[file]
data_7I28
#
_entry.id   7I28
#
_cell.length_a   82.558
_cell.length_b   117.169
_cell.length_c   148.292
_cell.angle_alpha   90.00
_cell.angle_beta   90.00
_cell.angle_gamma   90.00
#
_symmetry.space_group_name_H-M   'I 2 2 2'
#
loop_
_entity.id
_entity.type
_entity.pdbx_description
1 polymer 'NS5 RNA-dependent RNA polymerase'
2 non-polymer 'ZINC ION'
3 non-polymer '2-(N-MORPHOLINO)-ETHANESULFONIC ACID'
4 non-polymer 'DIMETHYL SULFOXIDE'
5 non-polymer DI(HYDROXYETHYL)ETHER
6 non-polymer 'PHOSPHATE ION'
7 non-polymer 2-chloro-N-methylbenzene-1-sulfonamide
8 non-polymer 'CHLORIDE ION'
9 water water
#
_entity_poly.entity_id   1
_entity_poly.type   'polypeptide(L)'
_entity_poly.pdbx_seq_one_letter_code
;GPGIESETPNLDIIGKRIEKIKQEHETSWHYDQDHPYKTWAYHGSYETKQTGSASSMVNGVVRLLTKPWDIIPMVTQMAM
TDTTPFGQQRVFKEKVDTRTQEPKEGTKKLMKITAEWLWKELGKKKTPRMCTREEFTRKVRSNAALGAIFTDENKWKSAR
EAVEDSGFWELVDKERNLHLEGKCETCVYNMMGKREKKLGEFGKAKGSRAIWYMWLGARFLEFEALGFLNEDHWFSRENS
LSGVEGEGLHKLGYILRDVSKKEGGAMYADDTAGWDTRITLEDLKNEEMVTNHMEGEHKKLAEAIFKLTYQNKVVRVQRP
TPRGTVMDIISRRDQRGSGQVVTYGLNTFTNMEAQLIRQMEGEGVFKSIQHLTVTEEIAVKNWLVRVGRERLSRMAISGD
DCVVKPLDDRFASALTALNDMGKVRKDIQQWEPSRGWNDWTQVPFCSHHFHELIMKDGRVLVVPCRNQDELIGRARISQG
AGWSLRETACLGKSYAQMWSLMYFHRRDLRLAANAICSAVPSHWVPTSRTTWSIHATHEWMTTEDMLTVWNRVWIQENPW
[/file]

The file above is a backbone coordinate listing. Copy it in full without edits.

data_7I28
#
_entry.id   7I28
#
_cell.length_a   82.558
_cell.length_b   117.169
_cell.length_c   148.292
_cell.angle_alpha   90.00
_cell.angle_beta   90.00
_cell.angle_gamma   90.00
#
_symmetry.space_group_name_H-M   'I 2 2 2'
#
loop_
_entity.id
_entity.type
_entity.pdbx_description
1 polymer 'NS5 RNA-dependent RNA polymerase'
2 non-polymer 'ZINC ION'
3 non-polymer '2-(N-MORPHOLINO)-ETHANESULFONIC ACID'
4 non-polymer 'DIMETHYL SULFOXIDE'
5 non-polymer DI(HYDROXYETHYL)ETHER
6 non-polymer 'PHOSPHATE ION'
7 non-polymer 2-chloro-N-methylbenzene-1-sulfonamide
8 non-polymer 'CHLORIDE ION'
9 water water
#
_entity_poly.entity_id   1
_entity_poly.type   'polypeptide(L)'
_entity_poly.pdbx_seq_one_letter_code
;GPGIESETPNLDIIGKRIEKIKQEHETSWHYDQDHPYKTWAYHGSYETKQTGSASSMVNGVVRLLTKPWDIIPMVTQMAM
TDTTPFGQQRVFKEKVDTRTQEPKEGTKKLMKITAEWLWKELGKKKTPRMCTREEFTRKVRSNAALGAIFTDENKWKSAR
EAVEDSGFWELVDKERNLHLEGKCETCVYNMMGKREKKLGEFGKAKGSRAIWYMWLGARFLEFEALGFLNEDHWFSRENS
LSGVEGEGLHKLGYILRDVSKKEGGAMYADDTAGWDTRITLEDLKNEEMVTNHMEGEHKKLAEAIFKLTYQNKVVRVQRP
TPRGTVMDIISRRDQRGSGQVVTYGLNTFTNMEAQLIRQMEGEGVFKSIQHLTVTEEIAVKNWLVRVGRERLSRMAISGD
DCVVKPLDDRFASALTALNDMGKVRKDIQQWEPSRGWNDWTQVPFCSHHFHELIMKDGRVLVVPCRNQDELIGRARISQG
AGWSLRETACLGKSYAQMWSLMYFHRRDLRLAANAICSAVPSHWVPTSRTTWSIHATHEWMTTEDMLTVWNRVWIQENPW